will be with their mouths. He will control their speech, and order their
words like troops. He does not promise to make us eloquent, but to endow
our words with the "demonstration of power."

"_And I will teach thee what thou shall say._" The Lord will not only be
with our mouths, but with our minds. He will guide our thoughts as well as
our words. He will be as sentinel at the lips. He will be our guide in our
processes of meditation and judgment, and He will bring us to enlightened
ends. All of which is just this: He will give us mouth and matter.

This does not put a premium upon idleness. The Lord guides when men are
honestly groping. He gives us fire when we have built the altar. He works
His miracle when we have provided the five loaves. He sends His light
through diligent thinking. The divine power is given through the
consecrated strength.

MAY The Thirteenth


EXODUS ii. 11-25.

God prepares us for the greater crusades by more commonplace fidelities.
Through the practice of common kindnesses God leads us to chivalrous
tasks. Little courtesies feed nobler reverences. No man can despise
smaller duties and do the larger duties well. Our strength is sapped by
small disobediences. Our discourtesies to one another impair our worship
of God. The neglect of the "pointing" of a house may lead to dampness and
fatal disease.

And thus the only way to live is by filling every moment with fidelity. We
are ready for anything when we have been faithful in everything. "Because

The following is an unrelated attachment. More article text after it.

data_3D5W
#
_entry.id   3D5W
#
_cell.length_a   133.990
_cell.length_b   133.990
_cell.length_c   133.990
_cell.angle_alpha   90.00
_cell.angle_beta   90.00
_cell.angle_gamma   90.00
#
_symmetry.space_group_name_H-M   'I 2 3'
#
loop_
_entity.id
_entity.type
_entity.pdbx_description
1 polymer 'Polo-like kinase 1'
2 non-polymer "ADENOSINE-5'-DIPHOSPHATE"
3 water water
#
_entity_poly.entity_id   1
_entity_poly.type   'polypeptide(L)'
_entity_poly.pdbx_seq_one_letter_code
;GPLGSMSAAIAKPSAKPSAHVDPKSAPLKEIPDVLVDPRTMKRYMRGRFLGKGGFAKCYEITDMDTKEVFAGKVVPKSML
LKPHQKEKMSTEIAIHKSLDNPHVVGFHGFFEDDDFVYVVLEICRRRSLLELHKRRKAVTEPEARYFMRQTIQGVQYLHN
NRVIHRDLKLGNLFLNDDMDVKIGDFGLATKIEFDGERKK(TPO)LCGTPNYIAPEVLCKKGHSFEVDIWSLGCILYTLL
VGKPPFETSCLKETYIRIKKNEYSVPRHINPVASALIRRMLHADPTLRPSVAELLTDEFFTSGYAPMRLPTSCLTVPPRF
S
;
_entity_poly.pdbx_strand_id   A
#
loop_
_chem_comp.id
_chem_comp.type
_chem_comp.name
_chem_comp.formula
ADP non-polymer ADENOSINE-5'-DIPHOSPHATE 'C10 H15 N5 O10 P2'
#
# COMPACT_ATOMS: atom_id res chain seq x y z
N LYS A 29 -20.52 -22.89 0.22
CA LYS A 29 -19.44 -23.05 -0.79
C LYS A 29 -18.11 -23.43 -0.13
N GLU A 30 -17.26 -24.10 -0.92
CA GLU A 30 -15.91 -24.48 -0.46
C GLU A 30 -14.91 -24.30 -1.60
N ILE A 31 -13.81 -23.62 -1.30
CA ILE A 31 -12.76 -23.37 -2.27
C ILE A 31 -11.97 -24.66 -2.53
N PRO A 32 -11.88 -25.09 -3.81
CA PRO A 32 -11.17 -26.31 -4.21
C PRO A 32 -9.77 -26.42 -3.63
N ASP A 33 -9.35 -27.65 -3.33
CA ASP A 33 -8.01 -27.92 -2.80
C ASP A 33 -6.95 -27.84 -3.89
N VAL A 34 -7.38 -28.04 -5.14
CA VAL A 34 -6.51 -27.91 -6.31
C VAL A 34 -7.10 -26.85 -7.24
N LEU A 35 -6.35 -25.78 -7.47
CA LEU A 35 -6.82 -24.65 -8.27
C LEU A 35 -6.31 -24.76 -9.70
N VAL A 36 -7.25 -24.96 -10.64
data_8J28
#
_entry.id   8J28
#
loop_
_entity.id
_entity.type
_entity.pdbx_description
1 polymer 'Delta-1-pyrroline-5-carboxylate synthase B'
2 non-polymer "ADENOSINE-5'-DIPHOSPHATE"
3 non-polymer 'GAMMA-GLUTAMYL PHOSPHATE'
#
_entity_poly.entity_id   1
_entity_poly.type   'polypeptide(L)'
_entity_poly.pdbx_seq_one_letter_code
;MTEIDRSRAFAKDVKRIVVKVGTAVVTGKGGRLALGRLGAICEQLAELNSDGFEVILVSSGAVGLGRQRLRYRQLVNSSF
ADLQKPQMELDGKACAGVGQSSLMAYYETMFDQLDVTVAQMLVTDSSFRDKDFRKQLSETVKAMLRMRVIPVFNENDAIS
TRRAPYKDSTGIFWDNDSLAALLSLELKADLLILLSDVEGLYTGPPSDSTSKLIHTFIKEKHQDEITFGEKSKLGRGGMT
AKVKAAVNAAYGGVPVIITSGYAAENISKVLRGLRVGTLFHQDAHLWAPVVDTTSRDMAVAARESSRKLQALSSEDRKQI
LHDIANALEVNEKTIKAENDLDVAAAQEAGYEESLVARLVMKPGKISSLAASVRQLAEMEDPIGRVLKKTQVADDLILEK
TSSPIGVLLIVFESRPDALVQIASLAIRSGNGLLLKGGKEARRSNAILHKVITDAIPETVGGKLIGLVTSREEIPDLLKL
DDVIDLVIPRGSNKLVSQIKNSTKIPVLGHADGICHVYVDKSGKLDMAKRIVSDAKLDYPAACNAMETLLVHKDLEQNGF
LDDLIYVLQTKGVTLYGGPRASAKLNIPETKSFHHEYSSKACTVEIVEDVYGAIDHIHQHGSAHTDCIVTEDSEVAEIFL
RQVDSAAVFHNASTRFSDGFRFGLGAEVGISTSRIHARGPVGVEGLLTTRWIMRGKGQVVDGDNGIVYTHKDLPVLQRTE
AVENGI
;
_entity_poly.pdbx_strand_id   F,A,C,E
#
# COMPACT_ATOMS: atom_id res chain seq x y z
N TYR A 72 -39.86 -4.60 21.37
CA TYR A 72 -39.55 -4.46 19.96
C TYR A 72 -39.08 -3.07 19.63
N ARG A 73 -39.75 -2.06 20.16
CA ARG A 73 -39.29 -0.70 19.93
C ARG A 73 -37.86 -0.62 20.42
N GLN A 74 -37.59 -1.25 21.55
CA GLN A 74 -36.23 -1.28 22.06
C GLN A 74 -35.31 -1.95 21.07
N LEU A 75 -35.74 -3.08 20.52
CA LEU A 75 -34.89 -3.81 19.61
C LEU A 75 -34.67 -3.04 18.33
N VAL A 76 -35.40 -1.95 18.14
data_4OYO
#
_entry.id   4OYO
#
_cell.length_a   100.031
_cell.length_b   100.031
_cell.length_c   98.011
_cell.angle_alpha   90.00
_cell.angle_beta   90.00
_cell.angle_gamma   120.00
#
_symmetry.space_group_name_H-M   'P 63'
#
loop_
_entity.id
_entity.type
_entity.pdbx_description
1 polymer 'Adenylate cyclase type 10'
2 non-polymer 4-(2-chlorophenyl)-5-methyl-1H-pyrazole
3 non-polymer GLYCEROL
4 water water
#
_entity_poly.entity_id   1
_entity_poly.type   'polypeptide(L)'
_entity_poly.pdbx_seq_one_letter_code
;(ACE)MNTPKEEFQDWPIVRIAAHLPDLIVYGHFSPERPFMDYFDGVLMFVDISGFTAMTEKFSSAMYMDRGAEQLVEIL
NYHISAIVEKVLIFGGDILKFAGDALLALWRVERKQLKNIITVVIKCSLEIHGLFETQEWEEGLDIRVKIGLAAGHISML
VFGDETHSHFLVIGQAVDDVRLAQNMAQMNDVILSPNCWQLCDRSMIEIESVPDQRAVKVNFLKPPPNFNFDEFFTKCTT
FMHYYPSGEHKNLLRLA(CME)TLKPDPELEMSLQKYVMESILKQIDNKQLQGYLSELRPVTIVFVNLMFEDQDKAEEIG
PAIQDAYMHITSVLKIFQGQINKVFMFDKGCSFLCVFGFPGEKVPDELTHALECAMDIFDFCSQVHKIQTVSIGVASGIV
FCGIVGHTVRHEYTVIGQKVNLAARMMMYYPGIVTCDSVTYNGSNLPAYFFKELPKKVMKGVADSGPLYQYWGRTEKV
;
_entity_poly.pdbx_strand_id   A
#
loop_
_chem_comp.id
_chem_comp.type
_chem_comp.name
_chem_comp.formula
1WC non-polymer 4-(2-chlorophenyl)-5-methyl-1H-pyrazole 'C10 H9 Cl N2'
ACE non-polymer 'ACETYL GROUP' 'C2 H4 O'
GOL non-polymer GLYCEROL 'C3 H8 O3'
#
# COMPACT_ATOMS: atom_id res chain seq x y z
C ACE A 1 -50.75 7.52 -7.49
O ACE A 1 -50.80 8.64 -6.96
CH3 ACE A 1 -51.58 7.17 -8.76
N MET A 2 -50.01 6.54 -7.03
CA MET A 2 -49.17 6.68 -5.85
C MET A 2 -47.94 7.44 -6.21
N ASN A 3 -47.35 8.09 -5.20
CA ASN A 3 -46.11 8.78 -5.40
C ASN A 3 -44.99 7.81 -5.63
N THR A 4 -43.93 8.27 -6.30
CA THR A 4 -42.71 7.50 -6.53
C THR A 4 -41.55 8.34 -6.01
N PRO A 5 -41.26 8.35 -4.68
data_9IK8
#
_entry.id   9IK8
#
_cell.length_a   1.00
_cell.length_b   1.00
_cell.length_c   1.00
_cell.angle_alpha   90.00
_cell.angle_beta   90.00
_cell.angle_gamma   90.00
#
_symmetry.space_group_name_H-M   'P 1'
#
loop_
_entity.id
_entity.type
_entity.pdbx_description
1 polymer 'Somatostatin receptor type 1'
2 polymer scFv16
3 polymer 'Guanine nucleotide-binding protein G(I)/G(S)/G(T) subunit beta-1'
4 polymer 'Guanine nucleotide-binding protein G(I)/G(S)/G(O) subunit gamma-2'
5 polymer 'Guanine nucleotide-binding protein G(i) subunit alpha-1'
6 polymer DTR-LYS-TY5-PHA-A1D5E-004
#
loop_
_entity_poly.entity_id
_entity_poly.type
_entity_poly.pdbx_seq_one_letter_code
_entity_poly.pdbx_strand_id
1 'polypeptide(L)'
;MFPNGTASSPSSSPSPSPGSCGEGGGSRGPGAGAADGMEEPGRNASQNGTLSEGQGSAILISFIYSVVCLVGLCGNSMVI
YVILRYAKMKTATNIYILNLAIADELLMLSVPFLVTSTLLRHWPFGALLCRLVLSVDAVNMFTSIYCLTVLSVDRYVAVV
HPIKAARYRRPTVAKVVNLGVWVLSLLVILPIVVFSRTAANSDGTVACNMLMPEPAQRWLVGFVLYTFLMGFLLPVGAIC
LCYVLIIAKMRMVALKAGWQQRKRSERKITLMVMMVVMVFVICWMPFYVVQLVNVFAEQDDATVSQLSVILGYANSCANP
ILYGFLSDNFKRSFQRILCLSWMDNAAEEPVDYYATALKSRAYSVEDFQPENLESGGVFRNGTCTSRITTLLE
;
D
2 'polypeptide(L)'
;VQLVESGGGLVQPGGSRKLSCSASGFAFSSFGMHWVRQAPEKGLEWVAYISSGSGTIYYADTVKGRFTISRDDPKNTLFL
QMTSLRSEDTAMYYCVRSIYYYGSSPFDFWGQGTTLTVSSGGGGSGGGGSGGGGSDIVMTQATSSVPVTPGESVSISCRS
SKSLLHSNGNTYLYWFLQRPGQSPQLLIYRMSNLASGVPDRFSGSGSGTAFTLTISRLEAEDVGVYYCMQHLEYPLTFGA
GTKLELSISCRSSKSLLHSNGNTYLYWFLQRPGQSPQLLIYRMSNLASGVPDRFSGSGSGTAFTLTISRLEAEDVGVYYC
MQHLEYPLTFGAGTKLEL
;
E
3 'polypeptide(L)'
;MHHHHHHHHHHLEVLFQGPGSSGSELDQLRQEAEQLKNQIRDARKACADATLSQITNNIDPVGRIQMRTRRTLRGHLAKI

thou hast been faithful in that which is least!" That is the order in
moral and spiritual progress, and that is the road by which we climb to
the seats of the mighty. When every stone in life is "well and truly laid"
we are sure of a solid, holy temple in which the Lord will delight to
dwell. The quality of our greatness depends upon what we do with "that
which is least."

MAY The Fourteenth


"_In the year that King Uzziah died I saw the Lord._"
--ISAIAH vi. 1-8.

He lost a hero, and he found the Lord. He feared because a great pillar
had fallen: and he found the Pillar of the universe. He thought everything
would topple into disaster, and lo! he felt the strength of the
everlasting arms. When Uzziah lived Isaiah had forgotten his Lord. He so
depended on the earthly that he had overlooked the heavenly. Uzziah
concealed his Lord as a thick veil can hide a face. And when Uzziah died,
when the earthly king passed away, the eternal King was revealed; as when
by the passing of an earth-born cloud the moon reigns radiant in the open

And thus it is that apparent calamity is often the minister of revelation.
The great storm clears the air, and luminous vistas come into view. The
howling wind of adversity drives away the earth-born clouds and we see the
face of God. Our sorrows prove the occasion of our visions. We see new
panoramas through our tears. Bereavement gives us spiritual surprises, and
death becomes the servant of life. And so it happens that days which began
in gloom end in revelation, and we keep their recurring anniversary with
deepening praise.

MAY The Fifteenth


"_Jeremiah, what seest thou? And I said,
I see a rod of an almond tree._"
--JEREMIAH i. 7-19.

And through the almond tree the Lord gave the trembling young prophet the
strength of assurance. The almond tree is the first to awake from its
wintry sleep. When all other trees are held in frozen slumber the almond
blossoms are looking out on the barren world. And God is like that, awake
and vigilant. Nobody anticipates Him. Wherever Jeremiah was sent on his
prophetic mission the Lord would be there before him. Before the prophet's
enemies could get to work the Lord was on the field. In the wintriest
circumstances of a prophet's life God is wide awake: "He that keepeth
Israel shall neither slumber nor sleep."

And still the almond tree has its heartening significance for thee and me.
Our God is wide-awake. He looks out upon our wintry circumstances, and
nothing is hid from His sight. There is no unrecognized and uncounted
factor which may steal in furtively and take Him by surprise. Everything